Any Northern lakefront lodge that’s stayed strong for half a century is bound to have its fair share of traditions. Every Thursday at Elk Rapids’ 50-year-old White Birch Lodge, one particular tradition is still kicking—and splashing, slaloming, flipping and generally rocking to the applause of guests who have been anticipating this wild water show all week (or all year, in some cases). As the 20-something grandson of White Birch’s founder, Mike Conrad is responsible for helping carry on the custom of the lodge’s legendary water shows. In 2007, we got Conrad to dish on the acrobatic antics; the lodge celebrates its half-century anniversary in summer 2008:
What happens at these water shows?Everything from slalom water skiing to wakeboarding to pyramids. The wakeboarders do some impressive inversions. Sometimes we have guest appearances from Mickey Mouse and Minnie. There’s music and dancing and beach acts—one year there was sumo wrestling.
Sumo wrestling?We have a lot of costumes.
How did this tradition get started?My granddad loved water skiing, so water skiing was always part of the resort. The original show was kind of modeled after the old ski shows at Cypress Gardens. It was a cool way to inspire the guests to try new stuff.
Has the show changed at all over the years?It’s definitely gotten more sophisticated. It used to just be water acts. Now we have a fully coordinated sound track and acts that come from the beach and from all different directions. The shows are different every year; at the beginning of each summer, we sit down with the staff and have a big brainstorming session to design the show for that year. It’s evolved into quite a production.
Who does the performing?The entire staff, plus a few guests—usually between 25 and 30 people. We’ve always had a young staff. Everyone knows how to water ski and wakeboard. They usually take the initiative to come up with the stunts, while my sister [Lauren] and I come up with the theme. Lauren’s the M.C.; I do a lot of water skiing and wakeboarding. Sometimes I’ll do the pyramid if we have a guy down.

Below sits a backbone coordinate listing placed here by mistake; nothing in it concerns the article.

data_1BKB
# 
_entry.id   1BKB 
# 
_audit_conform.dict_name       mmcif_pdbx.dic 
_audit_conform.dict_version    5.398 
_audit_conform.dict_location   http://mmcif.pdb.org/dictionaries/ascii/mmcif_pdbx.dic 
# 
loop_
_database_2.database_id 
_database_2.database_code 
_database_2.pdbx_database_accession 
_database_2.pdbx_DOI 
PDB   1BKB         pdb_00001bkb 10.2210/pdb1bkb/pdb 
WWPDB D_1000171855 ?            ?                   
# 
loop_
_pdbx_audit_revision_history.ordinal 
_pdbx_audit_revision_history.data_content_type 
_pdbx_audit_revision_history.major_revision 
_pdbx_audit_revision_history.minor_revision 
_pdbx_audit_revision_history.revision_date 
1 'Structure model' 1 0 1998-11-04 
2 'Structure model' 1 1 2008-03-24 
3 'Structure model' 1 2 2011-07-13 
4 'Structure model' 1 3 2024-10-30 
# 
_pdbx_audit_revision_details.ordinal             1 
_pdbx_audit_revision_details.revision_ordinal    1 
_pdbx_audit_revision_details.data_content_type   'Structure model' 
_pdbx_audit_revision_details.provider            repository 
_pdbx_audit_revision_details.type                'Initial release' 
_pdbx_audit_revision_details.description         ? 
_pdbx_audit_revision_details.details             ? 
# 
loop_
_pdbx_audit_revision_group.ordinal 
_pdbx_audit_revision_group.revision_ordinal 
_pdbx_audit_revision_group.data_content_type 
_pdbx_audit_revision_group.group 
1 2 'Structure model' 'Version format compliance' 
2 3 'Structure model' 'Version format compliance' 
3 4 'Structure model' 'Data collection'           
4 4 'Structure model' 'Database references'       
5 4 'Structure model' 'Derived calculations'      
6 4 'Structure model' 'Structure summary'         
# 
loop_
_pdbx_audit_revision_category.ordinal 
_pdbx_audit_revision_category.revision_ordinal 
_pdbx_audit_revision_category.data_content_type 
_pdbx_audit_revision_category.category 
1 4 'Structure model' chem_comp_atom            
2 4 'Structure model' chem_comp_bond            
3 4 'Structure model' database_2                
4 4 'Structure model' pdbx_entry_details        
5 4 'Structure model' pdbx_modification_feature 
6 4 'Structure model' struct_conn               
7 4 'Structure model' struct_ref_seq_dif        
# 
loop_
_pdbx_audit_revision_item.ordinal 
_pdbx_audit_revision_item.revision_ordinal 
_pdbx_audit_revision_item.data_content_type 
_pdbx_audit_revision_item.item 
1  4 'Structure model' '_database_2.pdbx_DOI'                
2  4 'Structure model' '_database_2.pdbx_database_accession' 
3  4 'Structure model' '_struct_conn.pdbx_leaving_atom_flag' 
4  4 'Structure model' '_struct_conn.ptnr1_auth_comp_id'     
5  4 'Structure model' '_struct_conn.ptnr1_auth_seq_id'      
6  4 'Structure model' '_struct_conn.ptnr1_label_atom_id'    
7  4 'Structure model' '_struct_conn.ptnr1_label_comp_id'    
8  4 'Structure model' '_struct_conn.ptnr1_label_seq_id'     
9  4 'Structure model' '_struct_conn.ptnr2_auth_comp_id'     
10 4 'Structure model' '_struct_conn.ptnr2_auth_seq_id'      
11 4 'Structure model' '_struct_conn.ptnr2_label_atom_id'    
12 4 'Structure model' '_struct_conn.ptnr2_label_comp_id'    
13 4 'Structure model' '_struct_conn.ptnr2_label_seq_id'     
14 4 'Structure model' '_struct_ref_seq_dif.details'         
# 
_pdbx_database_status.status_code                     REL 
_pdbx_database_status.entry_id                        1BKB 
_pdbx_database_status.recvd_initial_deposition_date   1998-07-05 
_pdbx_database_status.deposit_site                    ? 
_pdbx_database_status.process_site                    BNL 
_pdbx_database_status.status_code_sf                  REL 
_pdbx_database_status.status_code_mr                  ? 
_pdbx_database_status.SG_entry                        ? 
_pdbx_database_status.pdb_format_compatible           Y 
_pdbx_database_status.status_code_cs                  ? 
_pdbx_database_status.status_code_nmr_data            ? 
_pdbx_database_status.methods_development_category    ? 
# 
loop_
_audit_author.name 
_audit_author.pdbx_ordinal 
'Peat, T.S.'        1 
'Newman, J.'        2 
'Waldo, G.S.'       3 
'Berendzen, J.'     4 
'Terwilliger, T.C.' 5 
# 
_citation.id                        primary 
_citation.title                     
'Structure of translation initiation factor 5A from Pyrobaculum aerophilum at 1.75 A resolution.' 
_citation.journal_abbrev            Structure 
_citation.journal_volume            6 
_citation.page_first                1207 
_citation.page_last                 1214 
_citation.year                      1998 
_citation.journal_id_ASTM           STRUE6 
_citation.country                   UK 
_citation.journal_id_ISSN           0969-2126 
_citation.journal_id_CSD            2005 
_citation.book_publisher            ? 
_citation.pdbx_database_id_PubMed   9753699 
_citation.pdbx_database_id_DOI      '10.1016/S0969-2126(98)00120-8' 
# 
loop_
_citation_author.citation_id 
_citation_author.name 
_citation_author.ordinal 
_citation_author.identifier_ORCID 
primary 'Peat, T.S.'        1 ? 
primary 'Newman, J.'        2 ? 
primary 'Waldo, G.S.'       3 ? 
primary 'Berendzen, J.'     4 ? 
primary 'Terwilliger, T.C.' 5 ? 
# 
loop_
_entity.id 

Tell us more about the pyramid.It’s a two-story pyramid. We teach our staff how to do it every year. We almost have tryouts for it, because there’ll be a lot of girls that want to do the climbing; we try to pick the ones who are best suited for it. We teach people onshore and then go out and try it on the water. It can be pretty dangerous as you can imagine—the guys on the bottom have to ski with one hand on the handle while girls climb all over them at 25 miles an hour. We have to take it real seriously.
Craziest stunt you’ve ever seen in the show?We’ve had a lot of crazy stunts. Like elbow-skiing—where you hold onto the rope with your hands, ski on your elbows and drag your body along the water.
Ouch.Yeah. You’re pretty much just punishing yourself.
Any other stunts you’d like to share?One year, one kid tried to water ski on a ladder.
And how did that go?It didn’t work out so well. It was pretty funny, though.
Anyone ever get injured doing a kooky trick?We’ve never had anything serious happen. We’re really good at running the program; we have a pretty set-in-stone regimen for water safety here. It’s very safe, despite all the possible dangers. But we do pay a lot for insurance.
Emily Bingham is assistant editor at Traverse, Northern Michigan’s Magazine.email@example.com
Note: This article was first published in August 2007 and was updated for the web February 2008.